Honorable Mention: Kenneth Gainwell
The University of Memphis continues to churn out talented running backs. Gainwell is the most recent to see NFL success. More Darrell Henderson than Antonio Gibson, the perception is that Gainwell lacks the size to take on an NFL “bell-cow” workload.
Miles Sanders is now hurt. While the injury isn’t feared to be as severe as initially thought, there is a chance he will miss time. Because of this, there will be added incentive for managers to target Gainwell in the coming weeks. I don’t expect the offers will match his talent.
DynastyGM trade examples of Leonard Fournette or James Connor even-up for Gainwell indicate contending teams’ potential to pivot into more consistent production. The best price in rookie picks was the combination of a second and fifth-round pick for Gainwell.
I want to see this short-term lead-back audition before attempting to turn a profit. Gainwell has shown more power and decisiveness than I expected when running between the tackles despite a limited sample size. Soft matchups with the Lions and Chargers lie ahead in the next two weeks. Coupled with the fantasy community’s frustration with Sanders, there will be an opportunity to capitalize on Gainwell via trade. It just hasn’t come yet. Gainwell is a short-term hold with the potential for a rapid upswing in value over the next couple of weeks.
Despite supporting Elijah throughout the draft process and thrusting large amounts of FAAB capital into acquiring Mitchell, the time is now to sell. He exits Week 7, having matched Jonathan Taylor rush-for-rush in the atmospheric river in San Francisco on Sunday night. He fits the traditional Shanahan wide zone-run scheme. This has made him the preferred option in 2021 with Jimmy Garoppolo under center for the Niners.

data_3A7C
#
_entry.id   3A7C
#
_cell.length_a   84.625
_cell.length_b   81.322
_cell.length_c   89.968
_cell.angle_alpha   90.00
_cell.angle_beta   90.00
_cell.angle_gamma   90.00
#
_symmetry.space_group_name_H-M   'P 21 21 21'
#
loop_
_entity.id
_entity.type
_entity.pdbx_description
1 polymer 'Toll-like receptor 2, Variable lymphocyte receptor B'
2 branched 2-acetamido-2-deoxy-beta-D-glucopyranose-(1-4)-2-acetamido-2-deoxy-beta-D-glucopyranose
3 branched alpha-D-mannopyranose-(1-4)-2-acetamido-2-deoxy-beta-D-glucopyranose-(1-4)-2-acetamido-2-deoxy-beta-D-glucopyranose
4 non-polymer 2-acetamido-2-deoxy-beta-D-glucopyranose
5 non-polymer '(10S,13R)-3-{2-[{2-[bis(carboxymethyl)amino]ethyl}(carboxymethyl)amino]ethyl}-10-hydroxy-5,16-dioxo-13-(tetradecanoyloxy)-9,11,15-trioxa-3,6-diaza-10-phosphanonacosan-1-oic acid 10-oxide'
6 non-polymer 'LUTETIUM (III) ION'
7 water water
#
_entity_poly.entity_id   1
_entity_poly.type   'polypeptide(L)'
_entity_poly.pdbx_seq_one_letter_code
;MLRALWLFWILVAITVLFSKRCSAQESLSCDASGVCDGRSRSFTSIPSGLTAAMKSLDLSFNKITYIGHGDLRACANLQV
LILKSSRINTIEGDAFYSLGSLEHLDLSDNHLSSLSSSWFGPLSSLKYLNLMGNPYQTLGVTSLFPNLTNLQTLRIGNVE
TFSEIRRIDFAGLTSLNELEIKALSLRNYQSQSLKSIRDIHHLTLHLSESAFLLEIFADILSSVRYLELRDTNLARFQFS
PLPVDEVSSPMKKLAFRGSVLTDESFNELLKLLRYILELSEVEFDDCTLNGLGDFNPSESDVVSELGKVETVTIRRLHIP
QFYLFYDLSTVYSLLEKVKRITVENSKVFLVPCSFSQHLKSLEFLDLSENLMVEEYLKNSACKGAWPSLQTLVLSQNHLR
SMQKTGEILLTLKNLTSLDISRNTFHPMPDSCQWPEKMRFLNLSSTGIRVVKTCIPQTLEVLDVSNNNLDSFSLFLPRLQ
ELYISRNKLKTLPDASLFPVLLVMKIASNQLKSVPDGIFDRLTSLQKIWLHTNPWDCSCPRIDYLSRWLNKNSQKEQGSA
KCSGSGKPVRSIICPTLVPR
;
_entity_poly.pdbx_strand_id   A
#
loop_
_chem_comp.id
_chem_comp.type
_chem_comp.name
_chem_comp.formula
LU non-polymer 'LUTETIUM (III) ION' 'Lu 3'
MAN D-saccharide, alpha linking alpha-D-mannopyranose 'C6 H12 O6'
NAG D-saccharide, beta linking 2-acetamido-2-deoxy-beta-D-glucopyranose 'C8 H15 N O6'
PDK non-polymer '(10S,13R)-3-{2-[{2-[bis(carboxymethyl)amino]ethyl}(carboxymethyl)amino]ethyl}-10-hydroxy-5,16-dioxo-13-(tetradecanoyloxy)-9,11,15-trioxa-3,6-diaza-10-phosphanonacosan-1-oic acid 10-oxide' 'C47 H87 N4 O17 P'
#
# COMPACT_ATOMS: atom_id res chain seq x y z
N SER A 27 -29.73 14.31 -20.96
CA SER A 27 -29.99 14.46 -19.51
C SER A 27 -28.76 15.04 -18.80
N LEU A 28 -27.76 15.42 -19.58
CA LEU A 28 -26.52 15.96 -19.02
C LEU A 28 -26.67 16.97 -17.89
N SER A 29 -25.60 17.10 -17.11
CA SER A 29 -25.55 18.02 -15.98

However, rookie QB Trey Lance is looming, and the offense will and should change around him. While it may be a far reach to grant the assumption of rational coaching here, it is worth noting that rookie classmate Trey Sermon appears to be the better fit in a read-option and more power-based system. Wide-zone will always remain a prominent segment of the San Francisco playbook. However, a change-over or split backfield seems more likely in the future. Coupled with Shanahan’s willingness to change runners multiple times throughout the season at random, I believe the fantasy community has become too confident this is the workload we should continue expecting.
Some recent examples of deals featuring Mitchell in the GM tool should reinforce this notion. Elijah Mitchell and a 2022 first-round pick dealt away for Rashad Bateman. Mitchell was also traded straight-up for aforementioned teammate Trey Lance in a single-QB league. The best return I found involving rookie capital was Mitchell for a 2023 first and second-round pick.
All of these are deals are prices I’d happily accept for a late-round NFL draft selection that I acquired for little or no rookie draft capital. Yet, those same deals simultaneously feel attainable. Coming off a nationally televised game, the time is now to capitalize on Mitchell’s inflated value in dynasty. Target teams hurting at running back, and be aggressive. Non-contenders should target a 2023 first-round pick with a sweetener added on. Contending teams should be looking to combine Mitchell with another asset for a weekly upgrade in the starting lineup.